Conventional wisdom suggests that legal and political difficulties are inspiring the president to re-focus the nation’s attention on campaign promises centered on ending overseas military commitments and building a wall along the border with Mexico. Conventional wisdom is usually correct; it may well be so this time.

And yet the president’s snap decision to undo nearly five years of military effort in Syria by failing to complete and seal the victory over ISIS produces echoes of the disastrous July 2018 Helsinki Summit. There President Trump adopted the Kremlin line by praising Russia’s “cooperation” against ISIS: an utter falsehood. Was Mr. Trump trying to change the subject then? Or did he find himself fully in synch with the Kremlin’s objectives in Syria?

Post-Helsinki the president found his desire to leave Syria to Russia and Assad complicated by one salient fact: Iran’s Syrian presence as the principal prop holding aloft the Assad scarecrow.  And Iran in Syria is a major threat to the security of Israel.

No doubt Putin—eager to see Americans gone from eastern Syria—sought to assure the president in Helsinki that Russia would secure Israel from Iran in the west. Senior administration officials, seeking to fill presidential pockets thoroughly picked in Helsinki, built a list of Syria-related objectives and a strategy centered on facilitating Iran’s eventual exit from Syria.

President Trump now wishes, in effect, to return to Helsinki and do what the Russians had hoped he would do: evacuate eastern Syria and let Iranian-commanded militias swarm over areas liberated at great cost from ISIS to reestablish an Assad brand that is catnip for Islamist extremists. Vladimir Putin has applauded his friend “Donald’s” decision. Well he should. If the decision is implemented it will be a breathtaking victory for Moscow, Tehran, Assad, and ultimately ISIS or ISIS 2.0.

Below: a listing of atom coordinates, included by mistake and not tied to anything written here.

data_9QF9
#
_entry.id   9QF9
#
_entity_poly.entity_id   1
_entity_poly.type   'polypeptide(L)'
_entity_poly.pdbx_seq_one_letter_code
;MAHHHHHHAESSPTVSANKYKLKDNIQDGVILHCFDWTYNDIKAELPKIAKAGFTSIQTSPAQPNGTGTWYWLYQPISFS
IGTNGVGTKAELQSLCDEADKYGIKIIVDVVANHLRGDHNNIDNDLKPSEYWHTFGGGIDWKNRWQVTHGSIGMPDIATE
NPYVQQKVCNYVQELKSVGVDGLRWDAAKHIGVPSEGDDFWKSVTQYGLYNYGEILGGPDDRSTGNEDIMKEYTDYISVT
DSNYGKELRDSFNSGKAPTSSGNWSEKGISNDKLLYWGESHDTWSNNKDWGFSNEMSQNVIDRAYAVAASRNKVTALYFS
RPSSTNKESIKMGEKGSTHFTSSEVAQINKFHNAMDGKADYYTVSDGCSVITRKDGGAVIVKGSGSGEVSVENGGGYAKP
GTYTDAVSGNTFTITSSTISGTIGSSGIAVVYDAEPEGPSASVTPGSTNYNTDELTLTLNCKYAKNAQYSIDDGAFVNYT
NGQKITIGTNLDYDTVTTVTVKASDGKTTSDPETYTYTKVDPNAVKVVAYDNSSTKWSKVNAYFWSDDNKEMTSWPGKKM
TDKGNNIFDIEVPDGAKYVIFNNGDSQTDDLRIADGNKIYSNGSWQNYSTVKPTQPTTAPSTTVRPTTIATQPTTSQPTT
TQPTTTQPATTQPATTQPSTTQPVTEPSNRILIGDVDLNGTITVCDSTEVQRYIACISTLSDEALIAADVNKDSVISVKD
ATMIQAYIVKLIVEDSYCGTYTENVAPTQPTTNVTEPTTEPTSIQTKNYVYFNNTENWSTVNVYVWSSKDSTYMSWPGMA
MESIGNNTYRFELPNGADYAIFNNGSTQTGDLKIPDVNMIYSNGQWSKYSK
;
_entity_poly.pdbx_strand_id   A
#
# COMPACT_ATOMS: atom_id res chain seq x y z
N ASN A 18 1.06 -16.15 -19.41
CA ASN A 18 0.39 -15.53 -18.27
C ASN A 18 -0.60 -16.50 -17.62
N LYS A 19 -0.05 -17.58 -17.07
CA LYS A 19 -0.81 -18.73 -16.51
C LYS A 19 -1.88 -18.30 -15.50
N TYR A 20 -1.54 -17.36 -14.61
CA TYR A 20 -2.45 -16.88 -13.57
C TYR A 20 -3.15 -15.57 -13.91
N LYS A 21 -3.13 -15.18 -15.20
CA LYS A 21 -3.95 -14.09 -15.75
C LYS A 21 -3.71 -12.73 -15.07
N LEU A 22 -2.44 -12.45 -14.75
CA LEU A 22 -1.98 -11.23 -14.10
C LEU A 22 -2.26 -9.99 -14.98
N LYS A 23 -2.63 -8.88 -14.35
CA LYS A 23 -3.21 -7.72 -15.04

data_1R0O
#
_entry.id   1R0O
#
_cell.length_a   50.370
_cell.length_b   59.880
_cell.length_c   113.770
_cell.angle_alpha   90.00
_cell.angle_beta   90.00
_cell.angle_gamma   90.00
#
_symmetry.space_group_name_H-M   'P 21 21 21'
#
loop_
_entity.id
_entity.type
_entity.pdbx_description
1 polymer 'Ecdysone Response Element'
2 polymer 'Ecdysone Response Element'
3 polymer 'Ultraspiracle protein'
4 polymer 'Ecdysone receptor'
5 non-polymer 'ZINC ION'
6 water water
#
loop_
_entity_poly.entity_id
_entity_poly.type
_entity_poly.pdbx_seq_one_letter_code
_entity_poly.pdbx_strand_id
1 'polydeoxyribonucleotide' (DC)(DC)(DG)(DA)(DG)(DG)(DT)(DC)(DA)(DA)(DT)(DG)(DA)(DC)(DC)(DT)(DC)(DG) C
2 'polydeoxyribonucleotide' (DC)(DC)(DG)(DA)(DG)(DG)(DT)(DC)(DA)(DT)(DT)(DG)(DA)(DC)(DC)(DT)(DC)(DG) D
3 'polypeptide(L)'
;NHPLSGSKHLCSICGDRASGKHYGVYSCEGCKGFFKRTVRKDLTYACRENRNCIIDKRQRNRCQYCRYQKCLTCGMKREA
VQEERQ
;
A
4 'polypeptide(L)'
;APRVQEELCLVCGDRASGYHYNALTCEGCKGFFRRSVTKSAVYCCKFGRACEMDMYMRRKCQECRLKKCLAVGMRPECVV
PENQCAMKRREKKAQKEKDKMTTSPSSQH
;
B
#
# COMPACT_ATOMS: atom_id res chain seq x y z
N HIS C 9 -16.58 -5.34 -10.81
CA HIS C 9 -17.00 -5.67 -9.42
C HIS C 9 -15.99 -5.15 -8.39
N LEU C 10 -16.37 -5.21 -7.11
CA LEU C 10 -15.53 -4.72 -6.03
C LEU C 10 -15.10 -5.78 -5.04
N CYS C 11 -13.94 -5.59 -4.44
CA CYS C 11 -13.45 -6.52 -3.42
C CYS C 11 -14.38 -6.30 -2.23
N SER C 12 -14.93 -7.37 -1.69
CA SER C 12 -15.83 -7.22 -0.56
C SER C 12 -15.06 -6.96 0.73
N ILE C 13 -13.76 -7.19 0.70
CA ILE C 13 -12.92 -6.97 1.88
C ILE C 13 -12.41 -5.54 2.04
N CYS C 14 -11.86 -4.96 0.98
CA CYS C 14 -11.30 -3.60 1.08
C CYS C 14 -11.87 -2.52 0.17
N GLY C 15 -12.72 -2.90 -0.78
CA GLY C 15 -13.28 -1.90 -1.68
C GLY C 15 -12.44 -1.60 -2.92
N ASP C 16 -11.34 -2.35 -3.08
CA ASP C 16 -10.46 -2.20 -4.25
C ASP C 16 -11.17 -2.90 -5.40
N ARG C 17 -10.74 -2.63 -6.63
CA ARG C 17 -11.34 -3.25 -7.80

It is perhaps no wonder that Mr. Miller excluded Iran from his list of supposed ISIS enemies to be set free to finish off the fake caliphate. It may not have been a simple mistake. He should know that if his boss’ decision is not walked-back, Iran will be the biggest winner, courtesy of President Donald Trump.

And it will be only a matter of time before undisciplined, Iranian-led foreign fighters and revenge-seeking Assad regime operatives manage to midwife in eastern Syria either the resurrection of ISIS in its current form or in the shape of something even more impressively lethal than that which remains alive and breathing militarily. Russia, as Secretary of Defense James Mattis has suggested, is no friend of the United States. Signing on to its Syria endgame does not protect Americans or serve American interests.

Ambassador Frederic C. Hof is Bard College’s Diplomat in Residence and a nonresident senior fellow of the Rafik Hariri Center for the Middle East.

Related Experts: Frederic C. Hof

Image: Photo: White House Chief Strategist Steve Bannon (C) smiles at Senior Advisor Stephen Miller (3rd R) during a news conference by U.S. President Donald Trump at the White House in Washington, U.S., February 16, 2017. REUTERS/Carlos Barria